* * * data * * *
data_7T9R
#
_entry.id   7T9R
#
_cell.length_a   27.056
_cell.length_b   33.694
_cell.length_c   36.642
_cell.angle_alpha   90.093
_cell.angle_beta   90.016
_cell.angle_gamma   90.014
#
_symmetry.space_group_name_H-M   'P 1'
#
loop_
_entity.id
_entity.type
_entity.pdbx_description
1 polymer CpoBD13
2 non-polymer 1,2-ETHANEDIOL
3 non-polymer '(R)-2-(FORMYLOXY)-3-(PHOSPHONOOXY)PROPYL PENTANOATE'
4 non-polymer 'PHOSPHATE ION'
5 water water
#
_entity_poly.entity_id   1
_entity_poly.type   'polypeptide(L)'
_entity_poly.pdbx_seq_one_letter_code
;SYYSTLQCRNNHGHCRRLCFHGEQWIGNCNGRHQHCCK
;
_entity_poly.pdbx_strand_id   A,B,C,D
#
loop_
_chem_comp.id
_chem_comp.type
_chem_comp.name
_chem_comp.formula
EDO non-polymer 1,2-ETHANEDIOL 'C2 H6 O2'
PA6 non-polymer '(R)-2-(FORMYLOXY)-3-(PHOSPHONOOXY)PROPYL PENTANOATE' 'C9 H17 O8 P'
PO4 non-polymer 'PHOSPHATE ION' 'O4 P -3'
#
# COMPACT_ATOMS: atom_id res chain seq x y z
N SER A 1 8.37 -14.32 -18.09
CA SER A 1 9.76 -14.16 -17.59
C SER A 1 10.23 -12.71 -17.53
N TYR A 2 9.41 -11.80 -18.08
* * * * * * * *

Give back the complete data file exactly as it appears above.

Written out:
data_7T9R
#
_entry.id   7T9R
#
_cell.length_a   27.056
_cell.length_b   33.694
_cell.length_c   36.642
_cell.angle_alpha   90.093
_cell.angle_beta   90.016
_cell.angle_gamma   90.014
#
_symmetry.space_group_name_H-M   'P 1'
#
loop_
_entity.id
_entity.type
_entity.pdbx_description
1 polymer CpoBD13
2 non-polymer 1,2-ETHANEDIOL
3 non-polymer '(R)-2-(FORMYLOXY)-3-(PHOSPHONOOXY)PROPYL PENTANOATE'
4 non-polymer 'PHOSPHATE ION'
5 water water
#
_entity_poly.entity_id   1
_entity_poly.type   'polypeptide(L)'
_entity_poly.pdbx_seq_one_letter_code
;SYYSTLQCRNNHGHCRRLCFHGEQWIGNCNGRHQHCCK
;
_entity_poly.pdbx_strand_id   A,B,C,D
#
loop_
_chem_comp.id
_chem_comp.type
_chem_comp.name
_chem_comp.formula
EDO non-polymer 1,2-ETHANEDIOL 'C2 H6 O2'
PA6 non-polymer '(R)-2-(FORMYLOXY)-3-(PHOSPHONOOXY)PROPYL PENTANOATE' 'C9 H17 O8 P'
PO4 non-polymer 'PHOSPHATE ION' 'O4 P -3'
#
# COMPACT_ATOMS: atom_id res chain seq x y z
N SER A 1 8.37 -14.32 -18.09
CA SER A 1 9.76 -14.16 -17.59
C SER A 1 10.23 -12.71 -17.53
N TYR A 2 9.41 -11.80 -18.08